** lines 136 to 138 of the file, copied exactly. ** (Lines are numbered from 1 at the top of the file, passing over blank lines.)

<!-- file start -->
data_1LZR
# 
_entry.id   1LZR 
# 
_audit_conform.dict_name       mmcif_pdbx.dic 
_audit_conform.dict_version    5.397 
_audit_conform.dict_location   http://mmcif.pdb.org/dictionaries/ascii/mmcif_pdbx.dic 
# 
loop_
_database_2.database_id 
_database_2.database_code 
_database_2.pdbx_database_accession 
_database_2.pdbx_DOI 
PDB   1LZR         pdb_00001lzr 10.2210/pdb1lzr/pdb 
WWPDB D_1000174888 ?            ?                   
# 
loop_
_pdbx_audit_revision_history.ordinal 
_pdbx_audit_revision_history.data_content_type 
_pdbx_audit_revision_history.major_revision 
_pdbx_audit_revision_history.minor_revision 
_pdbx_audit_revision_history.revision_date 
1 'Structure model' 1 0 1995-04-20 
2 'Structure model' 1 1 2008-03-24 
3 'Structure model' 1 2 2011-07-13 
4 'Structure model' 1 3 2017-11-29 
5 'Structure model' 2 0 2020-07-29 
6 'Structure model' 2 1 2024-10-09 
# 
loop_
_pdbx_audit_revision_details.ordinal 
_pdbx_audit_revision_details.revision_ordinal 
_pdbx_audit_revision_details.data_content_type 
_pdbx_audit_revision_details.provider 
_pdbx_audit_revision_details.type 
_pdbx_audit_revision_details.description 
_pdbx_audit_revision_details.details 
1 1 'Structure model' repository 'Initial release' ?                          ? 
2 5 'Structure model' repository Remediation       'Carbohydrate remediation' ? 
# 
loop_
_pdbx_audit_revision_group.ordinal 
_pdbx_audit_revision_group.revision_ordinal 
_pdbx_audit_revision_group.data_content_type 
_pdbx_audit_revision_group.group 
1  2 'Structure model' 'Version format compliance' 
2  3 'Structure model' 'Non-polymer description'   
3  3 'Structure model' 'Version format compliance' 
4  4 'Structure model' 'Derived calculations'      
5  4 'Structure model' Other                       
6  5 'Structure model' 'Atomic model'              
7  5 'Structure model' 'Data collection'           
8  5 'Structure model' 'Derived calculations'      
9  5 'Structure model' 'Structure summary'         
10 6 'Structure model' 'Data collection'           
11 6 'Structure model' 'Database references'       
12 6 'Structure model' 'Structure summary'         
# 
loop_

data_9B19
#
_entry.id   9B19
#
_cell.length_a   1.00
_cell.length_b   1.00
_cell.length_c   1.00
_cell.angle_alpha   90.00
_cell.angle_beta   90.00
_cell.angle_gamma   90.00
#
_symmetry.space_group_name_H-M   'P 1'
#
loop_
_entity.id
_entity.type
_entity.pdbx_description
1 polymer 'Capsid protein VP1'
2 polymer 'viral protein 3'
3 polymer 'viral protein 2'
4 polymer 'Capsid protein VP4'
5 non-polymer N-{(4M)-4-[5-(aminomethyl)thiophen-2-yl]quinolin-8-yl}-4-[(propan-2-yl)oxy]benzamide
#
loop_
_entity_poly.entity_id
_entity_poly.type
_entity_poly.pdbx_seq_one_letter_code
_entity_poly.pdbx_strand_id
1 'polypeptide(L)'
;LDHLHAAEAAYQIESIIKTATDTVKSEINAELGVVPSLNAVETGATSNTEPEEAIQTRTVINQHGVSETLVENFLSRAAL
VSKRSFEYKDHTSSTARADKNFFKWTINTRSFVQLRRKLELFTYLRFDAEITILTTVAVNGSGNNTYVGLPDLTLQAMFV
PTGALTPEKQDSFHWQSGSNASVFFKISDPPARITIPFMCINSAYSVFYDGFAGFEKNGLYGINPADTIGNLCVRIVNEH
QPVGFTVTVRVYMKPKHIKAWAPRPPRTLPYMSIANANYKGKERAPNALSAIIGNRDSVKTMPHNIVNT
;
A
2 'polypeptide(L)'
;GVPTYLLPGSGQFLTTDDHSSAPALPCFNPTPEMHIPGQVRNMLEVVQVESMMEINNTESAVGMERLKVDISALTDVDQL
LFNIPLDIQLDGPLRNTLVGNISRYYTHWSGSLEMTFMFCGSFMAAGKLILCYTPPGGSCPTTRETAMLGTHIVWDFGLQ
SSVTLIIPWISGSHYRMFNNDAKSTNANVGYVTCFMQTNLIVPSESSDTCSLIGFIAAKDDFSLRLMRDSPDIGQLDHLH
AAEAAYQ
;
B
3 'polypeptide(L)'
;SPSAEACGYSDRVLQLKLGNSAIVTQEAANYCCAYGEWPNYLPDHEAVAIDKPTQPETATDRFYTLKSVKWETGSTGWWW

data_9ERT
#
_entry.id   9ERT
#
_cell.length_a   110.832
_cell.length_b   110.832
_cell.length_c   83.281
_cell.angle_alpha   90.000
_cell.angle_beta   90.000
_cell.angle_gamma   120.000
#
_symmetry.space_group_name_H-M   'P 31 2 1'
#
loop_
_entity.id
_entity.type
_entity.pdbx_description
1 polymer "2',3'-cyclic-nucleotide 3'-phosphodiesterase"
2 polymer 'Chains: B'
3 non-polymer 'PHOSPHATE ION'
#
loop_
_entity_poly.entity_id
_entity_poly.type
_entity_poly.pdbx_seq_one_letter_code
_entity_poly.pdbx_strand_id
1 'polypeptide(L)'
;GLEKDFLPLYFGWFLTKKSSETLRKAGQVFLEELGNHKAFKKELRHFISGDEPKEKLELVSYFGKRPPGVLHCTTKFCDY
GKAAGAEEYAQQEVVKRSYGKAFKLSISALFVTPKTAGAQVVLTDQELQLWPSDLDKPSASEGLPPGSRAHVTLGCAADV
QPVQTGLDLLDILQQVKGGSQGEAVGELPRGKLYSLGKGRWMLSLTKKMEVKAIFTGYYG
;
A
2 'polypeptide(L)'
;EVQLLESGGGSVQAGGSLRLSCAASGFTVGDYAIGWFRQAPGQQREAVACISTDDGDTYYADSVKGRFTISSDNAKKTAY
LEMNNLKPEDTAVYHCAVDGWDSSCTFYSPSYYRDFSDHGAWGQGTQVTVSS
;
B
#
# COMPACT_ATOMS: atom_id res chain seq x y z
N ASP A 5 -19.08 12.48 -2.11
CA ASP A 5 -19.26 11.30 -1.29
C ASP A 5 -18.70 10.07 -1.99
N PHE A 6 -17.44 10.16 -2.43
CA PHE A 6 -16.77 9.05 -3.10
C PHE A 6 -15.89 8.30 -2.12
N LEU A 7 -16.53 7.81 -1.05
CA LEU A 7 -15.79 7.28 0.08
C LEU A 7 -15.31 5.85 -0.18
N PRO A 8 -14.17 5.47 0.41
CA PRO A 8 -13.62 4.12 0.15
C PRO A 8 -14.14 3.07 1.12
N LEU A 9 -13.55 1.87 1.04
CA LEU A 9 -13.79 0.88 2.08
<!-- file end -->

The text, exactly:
2 'polypeptide(L)'
;EVQLLESGGGSVQAGGSLRLSCAASGFTVGDYAIGWFRQAPGQQREAVACISTDDGDTYYADSVKGRFTISSDNAKKTAY
LEMNNLKPEDTAVYHCAVDGWDSSCTFYSPSYYRDFSDHGAWGQGTQVTVSS